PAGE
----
In every result crime causation in fact and law must be established. Difficulties can arise when the latter test is contested by a Novus actus interveniens. The defendant’s (D) conduct must be a ‘substantial’ cause, but the use of the word is misleading and seems to mean only that D’s contribution must be more than negligible or be so minute that it will be ignored under the ‘de minimise principle’
Result crimes requires defendants to satisfy both legal and factual causation to be held accountable for the crime. Causation in fact uses the ‘but for’ test which is expressed as if the defendant did not act upon it the result would not have occurred. However, legal causation questions whether the respondent was a substantial and operating cause to the victim’s harm.
Problems occur with legal causation because it is said that it has to be a substantial cause.
Additionally, Novus actus interveniens can break of the chain of causation. An unrestricted intentional and knowledgeable act of third party renders the novel act not a substantial cause of the outcome. Hence the defendant’s (D) contribution needs to be more than de minimis because it was not their responsibility that the action occurred.
In R.v Cheshire (Cheshire), the court advanced that the act of the accused must not be the only cause of the demise. It is adequate if his action considerably contributed to the victim’s death. Therefore, requirements were not needed to show that the respondents act was the substantial cause of death. Medical negligence will not break the chain of causation by itself and the carelessness of the staff was not so abnormal to break the chain of causation.
A criticism of the case of Cheshire is that at the time of the victim’s death, the actions of the D no longer were compelling sufficiently to cause death. The court mentioned that the negligent treatment was the instant cause of death.
The Court of Appeal held in Kimsey. which involved racing cars along the public road, killing the driver of one of the cars in the race, while the term ‘substantial’ could be used, it may lead the jury to consider that the cause really had to be substantial where the omission or act leaves no rational uncertainty to the defendant’s intention to oblige the crime, he will be charged with attempting which is misleading as it only means more than slight link also it has not been given an ordinary meaning in the cases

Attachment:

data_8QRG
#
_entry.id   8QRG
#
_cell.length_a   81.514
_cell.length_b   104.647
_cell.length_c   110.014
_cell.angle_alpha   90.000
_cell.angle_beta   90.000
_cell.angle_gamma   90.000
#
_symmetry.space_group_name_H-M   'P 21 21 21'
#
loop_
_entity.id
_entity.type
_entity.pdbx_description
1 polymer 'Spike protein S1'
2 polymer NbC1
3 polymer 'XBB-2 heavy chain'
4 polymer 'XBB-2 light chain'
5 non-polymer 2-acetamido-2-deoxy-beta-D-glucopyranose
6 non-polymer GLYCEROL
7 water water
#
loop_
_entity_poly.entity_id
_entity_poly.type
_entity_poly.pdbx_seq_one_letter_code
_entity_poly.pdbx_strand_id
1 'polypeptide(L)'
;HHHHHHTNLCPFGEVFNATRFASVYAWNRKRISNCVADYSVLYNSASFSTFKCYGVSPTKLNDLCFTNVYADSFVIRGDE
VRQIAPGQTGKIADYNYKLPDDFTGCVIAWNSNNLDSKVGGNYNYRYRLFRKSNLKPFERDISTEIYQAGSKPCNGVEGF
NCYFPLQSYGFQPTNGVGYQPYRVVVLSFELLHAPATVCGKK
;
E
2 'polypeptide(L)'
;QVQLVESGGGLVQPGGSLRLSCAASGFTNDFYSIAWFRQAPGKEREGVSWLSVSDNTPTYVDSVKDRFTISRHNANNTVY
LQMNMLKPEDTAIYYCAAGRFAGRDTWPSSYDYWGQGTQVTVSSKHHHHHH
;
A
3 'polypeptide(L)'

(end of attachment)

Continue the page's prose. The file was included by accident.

. The defendants driving caused the death had to be ‘a cause’, not necessarily the principal cause of the death. There had to be more than ‘a slight or trifling link’ between the driving and the deat.
where the victim was stabbed by the defendant, but the wound largely healed. Consequently, the victim was injected with a drug that he was allergic to and passed away. The defendant was not liable of killing, as the cure was so peculiar and negligent that the injury was just the scene of the death, not the cause itself.
In those two cases mentioned above, the courts did not have to consider the effects of medical treatment which fell short of the standard of care that was excepted from competent and experienced practitioners.Although, the negligence in the treatment was the instant cause of the death. Whereby, the jury should not have favoured it as eliminating the accountability of the defendant and the contribution of his acts that were insignificant.
In conclusion, the explanation of substantial is left to the combined wisdom of the jury to agree upon. Furthermore, imprecise legal concepts will be interpreted by common sense of the citizen’s and not through the constricted lens of training and tradition of lawyers in general or in practice. The broad-brush approach includes the law, common sense and policies that takes everything included into consideration to further achieve justice in criminal law. Therefore, the outcome of this approach is positively required and desirable in the law.